As most of you know, Myles and I recently got our National Trust memberships to enable us to visit lots of different historical places around the U.K. without paying any more than the £34.50 each per year.
Last weekend, with the weather being so glorious, we decided to visit Kedleston Hall – a beautiful English country manor close to Derby. Neither of us had been before, but we decided it was a great day to explore with a picnic!
When we arrived, we immediately went on a walk around the house itself. The interior is absolutely stunning, each room filled with gorgeous designs and small quirks that prove the Roman and Indian design was a big influence.
The hall is open to the public, and we were welcomed by the National Trust staff in Caesar’s Hall and guided round the house by boards and arrows. Each room is so different from the last, it’s quite clear that this house was intended as a showpiece rather than a comfortable family home. There are hundreds of the finest paintings, sculptures and furniture on show. Even down in the museum, where Lord Curzon’s ‘Eastern Collection’ is kept. It features a mix of treasures he collected from tiny intricate ivory carvings to grand samurai swords, there are hundreds of artifacts to be seen from his travels to India, Tibet, China and Nepal.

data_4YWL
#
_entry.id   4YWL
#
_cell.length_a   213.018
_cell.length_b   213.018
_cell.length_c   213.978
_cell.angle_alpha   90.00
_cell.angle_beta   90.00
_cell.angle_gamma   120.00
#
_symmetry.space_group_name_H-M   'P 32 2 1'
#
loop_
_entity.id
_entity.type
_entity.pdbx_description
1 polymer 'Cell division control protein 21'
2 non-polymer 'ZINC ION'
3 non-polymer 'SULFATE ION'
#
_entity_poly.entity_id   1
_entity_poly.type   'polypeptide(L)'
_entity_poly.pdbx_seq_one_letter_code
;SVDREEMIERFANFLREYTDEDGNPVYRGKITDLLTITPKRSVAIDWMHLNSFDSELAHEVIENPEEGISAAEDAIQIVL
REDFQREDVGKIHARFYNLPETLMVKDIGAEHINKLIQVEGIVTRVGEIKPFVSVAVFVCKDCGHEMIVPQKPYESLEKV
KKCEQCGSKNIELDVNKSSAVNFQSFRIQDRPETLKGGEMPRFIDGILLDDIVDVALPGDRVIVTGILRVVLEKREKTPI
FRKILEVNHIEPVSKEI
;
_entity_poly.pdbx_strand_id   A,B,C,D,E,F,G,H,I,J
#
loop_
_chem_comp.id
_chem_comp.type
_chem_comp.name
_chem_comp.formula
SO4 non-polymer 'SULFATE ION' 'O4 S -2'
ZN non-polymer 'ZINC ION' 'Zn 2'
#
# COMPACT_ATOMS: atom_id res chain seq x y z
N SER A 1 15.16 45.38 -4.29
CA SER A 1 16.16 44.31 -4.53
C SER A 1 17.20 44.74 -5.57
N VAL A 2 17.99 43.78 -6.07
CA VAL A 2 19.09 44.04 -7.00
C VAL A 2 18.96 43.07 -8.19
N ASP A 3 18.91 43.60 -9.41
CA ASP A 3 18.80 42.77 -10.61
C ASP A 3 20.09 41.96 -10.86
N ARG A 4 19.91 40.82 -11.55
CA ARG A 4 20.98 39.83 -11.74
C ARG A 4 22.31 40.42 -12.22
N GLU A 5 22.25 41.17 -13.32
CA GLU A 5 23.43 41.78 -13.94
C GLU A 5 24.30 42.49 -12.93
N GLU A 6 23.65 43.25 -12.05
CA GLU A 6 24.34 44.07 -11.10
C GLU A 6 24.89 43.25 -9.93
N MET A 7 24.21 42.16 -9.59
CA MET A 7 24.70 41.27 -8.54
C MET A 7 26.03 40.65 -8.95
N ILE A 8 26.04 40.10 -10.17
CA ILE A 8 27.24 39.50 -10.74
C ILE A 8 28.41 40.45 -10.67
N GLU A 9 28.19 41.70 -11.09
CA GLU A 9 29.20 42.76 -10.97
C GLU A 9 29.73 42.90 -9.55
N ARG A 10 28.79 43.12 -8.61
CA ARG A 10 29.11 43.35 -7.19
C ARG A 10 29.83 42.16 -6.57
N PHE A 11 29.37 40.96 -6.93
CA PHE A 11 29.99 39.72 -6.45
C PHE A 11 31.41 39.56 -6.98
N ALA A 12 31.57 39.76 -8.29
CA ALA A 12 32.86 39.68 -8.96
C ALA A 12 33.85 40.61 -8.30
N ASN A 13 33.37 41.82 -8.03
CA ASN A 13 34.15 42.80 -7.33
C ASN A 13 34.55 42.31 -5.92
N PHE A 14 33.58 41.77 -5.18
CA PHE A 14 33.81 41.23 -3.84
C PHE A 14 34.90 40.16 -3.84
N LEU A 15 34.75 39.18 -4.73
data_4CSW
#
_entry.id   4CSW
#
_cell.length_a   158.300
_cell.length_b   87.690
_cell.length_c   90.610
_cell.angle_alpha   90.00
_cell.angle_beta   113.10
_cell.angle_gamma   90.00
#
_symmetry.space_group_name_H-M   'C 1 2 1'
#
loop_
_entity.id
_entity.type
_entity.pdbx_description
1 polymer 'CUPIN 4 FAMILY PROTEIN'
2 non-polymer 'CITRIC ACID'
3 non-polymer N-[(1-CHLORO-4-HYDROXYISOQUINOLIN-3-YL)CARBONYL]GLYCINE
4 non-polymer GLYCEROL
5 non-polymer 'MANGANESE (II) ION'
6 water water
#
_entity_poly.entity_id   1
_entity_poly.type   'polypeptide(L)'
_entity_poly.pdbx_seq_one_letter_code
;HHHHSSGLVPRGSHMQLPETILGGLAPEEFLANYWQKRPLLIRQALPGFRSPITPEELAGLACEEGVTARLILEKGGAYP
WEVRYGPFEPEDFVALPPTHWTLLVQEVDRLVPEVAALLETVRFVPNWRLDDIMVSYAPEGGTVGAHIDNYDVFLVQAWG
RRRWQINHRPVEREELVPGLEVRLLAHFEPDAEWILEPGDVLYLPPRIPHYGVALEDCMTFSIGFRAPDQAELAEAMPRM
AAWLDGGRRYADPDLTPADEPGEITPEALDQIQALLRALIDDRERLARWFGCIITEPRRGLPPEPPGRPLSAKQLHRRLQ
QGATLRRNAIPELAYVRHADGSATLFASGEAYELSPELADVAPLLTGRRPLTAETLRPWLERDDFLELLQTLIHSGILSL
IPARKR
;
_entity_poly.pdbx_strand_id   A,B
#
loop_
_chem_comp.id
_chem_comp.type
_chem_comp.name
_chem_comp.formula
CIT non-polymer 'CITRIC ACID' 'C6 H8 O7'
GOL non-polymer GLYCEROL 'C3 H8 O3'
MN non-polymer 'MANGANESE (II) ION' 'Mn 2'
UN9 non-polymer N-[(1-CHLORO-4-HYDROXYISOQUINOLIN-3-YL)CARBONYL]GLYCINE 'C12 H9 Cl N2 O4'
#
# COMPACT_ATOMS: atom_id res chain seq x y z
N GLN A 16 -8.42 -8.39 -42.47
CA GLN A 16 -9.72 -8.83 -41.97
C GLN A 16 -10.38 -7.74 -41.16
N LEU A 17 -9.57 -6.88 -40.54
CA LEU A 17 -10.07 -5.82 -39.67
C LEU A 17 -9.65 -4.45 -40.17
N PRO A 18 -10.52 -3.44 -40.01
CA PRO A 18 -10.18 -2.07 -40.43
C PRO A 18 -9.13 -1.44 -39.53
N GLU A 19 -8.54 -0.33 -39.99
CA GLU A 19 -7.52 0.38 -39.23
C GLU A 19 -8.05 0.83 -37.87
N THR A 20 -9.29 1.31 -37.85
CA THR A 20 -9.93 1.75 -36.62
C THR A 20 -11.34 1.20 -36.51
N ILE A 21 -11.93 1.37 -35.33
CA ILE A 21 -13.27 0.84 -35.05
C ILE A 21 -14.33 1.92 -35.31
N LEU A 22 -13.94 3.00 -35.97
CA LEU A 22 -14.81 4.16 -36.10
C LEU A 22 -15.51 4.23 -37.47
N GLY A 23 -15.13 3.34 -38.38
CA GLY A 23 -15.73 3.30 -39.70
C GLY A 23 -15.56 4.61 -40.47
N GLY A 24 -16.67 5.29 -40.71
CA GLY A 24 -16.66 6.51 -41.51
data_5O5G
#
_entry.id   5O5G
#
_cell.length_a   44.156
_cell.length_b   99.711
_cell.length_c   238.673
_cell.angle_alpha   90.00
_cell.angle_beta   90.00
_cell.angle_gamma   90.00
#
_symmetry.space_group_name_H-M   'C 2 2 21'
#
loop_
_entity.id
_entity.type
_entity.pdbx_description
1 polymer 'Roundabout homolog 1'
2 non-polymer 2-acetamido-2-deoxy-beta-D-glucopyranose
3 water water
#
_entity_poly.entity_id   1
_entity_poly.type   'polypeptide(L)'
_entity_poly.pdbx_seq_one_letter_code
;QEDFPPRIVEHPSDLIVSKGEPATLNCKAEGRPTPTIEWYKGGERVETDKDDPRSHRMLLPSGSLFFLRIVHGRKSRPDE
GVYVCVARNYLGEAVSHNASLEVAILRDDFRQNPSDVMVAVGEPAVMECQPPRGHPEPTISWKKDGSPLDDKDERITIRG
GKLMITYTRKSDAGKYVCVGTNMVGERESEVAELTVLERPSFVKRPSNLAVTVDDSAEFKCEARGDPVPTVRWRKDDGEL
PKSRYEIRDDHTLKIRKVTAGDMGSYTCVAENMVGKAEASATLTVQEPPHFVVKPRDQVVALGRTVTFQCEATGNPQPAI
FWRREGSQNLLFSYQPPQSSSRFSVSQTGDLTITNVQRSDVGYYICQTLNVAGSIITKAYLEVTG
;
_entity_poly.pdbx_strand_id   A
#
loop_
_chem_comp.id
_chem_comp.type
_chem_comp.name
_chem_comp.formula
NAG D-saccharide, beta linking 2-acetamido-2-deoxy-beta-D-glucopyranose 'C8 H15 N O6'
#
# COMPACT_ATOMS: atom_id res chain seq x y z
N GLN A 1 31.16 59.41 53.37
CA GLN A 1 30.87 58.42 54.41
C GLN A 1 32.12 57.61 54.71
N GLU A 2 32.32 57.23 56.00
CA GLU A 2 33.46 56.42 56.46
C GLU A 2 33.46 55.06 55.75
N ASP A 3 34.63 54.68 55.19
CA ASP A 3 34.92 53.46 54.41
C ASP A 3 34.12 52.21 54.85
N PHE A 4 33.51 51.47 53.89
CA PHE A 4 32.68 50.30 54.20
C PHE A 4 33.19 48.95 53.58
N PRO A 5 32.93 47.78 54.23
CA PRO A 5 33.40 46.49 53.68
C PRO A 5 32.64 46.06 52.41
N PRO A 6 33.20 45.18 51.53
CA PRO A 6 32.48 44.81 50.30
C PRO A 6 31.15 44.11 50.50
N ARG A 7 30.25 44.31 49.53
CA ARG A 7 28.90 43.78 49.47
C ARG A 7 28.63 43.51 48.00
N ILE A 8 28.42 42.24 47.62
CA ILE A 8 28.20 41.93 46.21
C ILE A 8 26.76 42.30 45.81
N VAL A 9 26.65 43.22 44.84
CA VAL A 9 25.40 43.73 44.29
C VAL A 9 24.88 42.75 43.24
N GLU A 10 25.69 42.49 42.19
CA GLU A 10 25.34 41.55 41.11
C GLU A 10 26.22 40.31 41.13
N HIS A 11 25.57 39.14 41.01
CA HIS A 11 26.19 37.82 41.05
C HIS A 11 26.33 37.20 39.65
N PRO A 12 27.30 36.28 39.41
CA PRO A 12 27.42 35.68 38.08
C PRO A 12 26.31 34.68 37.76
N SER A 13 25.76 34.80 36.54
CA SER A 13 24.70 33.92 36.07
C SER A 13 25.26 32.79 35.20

My favourite room had to be the Marble Hall, a magnificent roman influenced design that suggests the open courtyard of a Roman villa. There are twenty columns surrounding the room with niches in the walls containing classic roman style statues. Above each statue there are panels with detailed paintings within them.
The floor is made from Italian marble, designed by Matthew Paine, whose original designs for this room intended for it to be lit by conventional windows at the northern end. However, it was decided that the Roman theme had to be continued throughout, so they lit the whole room from the roof through these gorgeous, innovative glass skylights.
After exploring the Hall and church, we decided to go for a walk around the park land and towards the bridge and then back around the pleasure gardens. The bridge is just as stunning as the hall and overlooks a golf course (Myles was impressed) so we decided to sit for a picnic here.
Overall, we found that Kedleston Hall was a lovely place for walking and a nice example of National Trust country house hospitality and display. It’s close to home, standing proud just outside of the city of Derby and easy to find your way there. So strange to think it’s practically within a city!
I did prefer our trip to Calke Abbey, as the walled gardens are stunning and there seems to be a lot more to see and do – especially for families with younger children. I’m already looking forward to our next National Trust trip!
Have you visited Kedleston Hall before? What did you think?
See you in the next post!
Love Charlie x